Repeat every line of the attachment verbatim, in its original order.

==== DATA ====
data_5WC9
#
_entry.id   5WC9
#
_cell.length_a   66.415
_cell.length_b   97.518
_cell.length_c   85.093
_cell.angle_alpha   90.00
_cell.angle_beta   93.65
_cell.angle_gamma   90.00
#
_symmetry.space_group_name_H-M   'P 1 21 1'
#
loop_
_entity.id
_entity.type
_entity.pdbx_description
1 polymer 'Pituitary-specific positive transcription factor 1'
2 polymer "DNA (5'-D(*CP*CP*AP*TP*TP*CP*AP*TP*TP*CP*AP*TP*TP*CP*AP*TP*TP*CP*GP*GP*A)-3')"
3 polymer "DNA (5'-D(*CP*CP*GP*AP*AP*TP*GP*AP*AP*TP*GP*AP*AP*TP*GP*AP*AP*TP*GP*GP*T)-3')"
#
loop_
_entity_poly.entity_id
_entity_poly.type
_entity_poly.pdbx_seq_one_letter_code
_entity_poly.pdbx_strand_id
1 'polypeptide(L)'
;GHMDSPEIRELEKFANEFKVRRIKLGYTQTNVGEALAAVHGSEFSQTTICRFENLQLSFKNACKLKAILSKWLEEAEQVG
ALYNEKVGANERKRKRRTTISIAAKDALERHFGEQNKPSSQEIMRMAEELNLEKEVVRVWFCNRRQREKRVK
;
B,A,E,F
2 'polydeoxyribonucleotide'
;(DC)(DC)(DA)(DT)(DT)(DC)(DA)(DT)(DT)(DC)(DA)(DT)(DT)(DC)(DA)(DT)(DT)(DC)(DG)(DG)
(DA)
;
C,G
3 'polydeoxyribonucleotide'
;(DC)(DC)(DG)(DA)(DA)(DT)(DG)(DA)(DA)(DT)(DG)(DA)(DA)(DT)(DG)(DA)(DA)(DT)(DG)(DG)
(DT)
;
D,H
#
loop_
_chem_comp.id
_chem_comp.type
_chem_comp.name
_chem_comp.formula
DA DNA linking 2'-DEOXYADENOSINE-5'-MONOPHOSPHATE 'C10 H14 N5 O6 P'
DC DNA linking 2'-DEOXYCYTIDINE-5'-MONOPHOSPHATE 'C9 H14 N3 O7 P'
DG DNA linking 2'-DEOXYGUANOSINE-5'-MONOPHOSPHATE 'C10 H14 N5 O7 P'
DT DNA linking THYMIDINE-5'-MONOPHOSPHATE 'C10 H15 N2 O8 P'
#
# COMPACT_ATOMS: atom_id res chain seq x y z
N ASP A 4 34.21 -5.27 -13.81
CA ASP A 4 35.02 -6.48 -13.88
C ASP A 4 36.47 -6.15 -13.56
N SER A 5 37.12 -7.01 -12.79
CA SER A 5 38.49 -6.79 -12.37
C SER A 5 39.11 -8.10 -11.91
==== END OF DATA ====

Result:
data_5WC9
#
_entry.id   5WC9
#
_cell.length_a   66.415
_cell.length_b   97.518
_cell.length_c   85.093
_cell.angle_alpha   90.00
_cell.angle_beta   93.65
_cell.angle_gamma   90.00
#
_symmetry.space_group_name_H-M   'P 1 21 1'
#
loop_
_entity.id
_entity.type
_entity.pdbx_description
1 polymer 'Pituitary-specific positive transcription factor 1'
2 polymer "DNA (5'-D(*CP*CP*AP*TP*TP*CP*AP*TP*TP*CP*AP*TP*TP*CP*AP*TP*TP*CP*GP*GP*A)-3')"
3 polymer "DNA (5'-D(*CP*CP*GP*AP*AP*TP*GP*AP*AP*TP*GP*AP*AP*TP*GP*AP*AP*TP*GP*GP*T)-3')"
#
loop_
_entity_poly.entity_id
_entity_poly.type
_entity_poly.pdbx_seq_one_letter_code
_entity_poly.pdbx_strand_id
1 'polypeptide(L)'
;GHMDSPEIRELEKFANEFKVRRIKLGYTQTNVGEALAAVHGSEFSQTTICRFENLQLSFKNACKLKAILSKWLEEAEQVG
ALYNEKVGANERKRKRRTTISIAAKDALERHFGEQNKPSSQEIMRMAEELNLEKEVVRVWFCNRRQREKRVK
;
B,A,E,F
2 'polydeoxyribonucleotide'
;(DC)(DC)(DA)(DT)(DT)(DC)(DA)(DT)(DT)(DC)(DA)(DT)(DT)(DC)(DA)(DT)(DT)(DC)(DG)(DG)
(DA)
;
C,G
3 'polydeoxyribonucleotide'
;(DC)(DC)(DG)(DA)(DA)(DT)(DG)(DA)(DA)(DT)(DG)(DA)(DA)(DT)(DG)(DA)(DA)(DT)(DG)(DG)
(DT)
;
D,H
#
loop_
_chem_comp.id
_chem_comp.type
_chem_comp.name
_chem_comp.formula
DA DNA linking 2'-DEOXYADENOSINE-5'-MONOPHOSPHATE 'C10 H14 N5 O6 P'
DC DNA linking 2'-DEOXYCYTIDINE-5'-MONOPHOSPHATE 'C9 H14 N3 O7 P'
DG DNA linking 2'-DEOXYGUANOSINE-5'-MONOPHOSPHATE 'C10 H14 N5 O7 P'
DT DNA linking THYMIDINE-5'-MONOPHOSPHATE 'C10 H15 N2 O8 P'
#
# COMPACT_ATOMS: atom_id res chain seq x y z
N ASP A 4 34.21 -5.27 -13.81
CA ASP A 4 35.02 -6.48 -13.88
C ASP A 4 36.47 -6.15 -13.56
N SER A 5 37.12 -7.01 -12.79
CA SER A 5 38.49 -6.79 -12.37
C SER A 5 39.11 -8.10 -11.91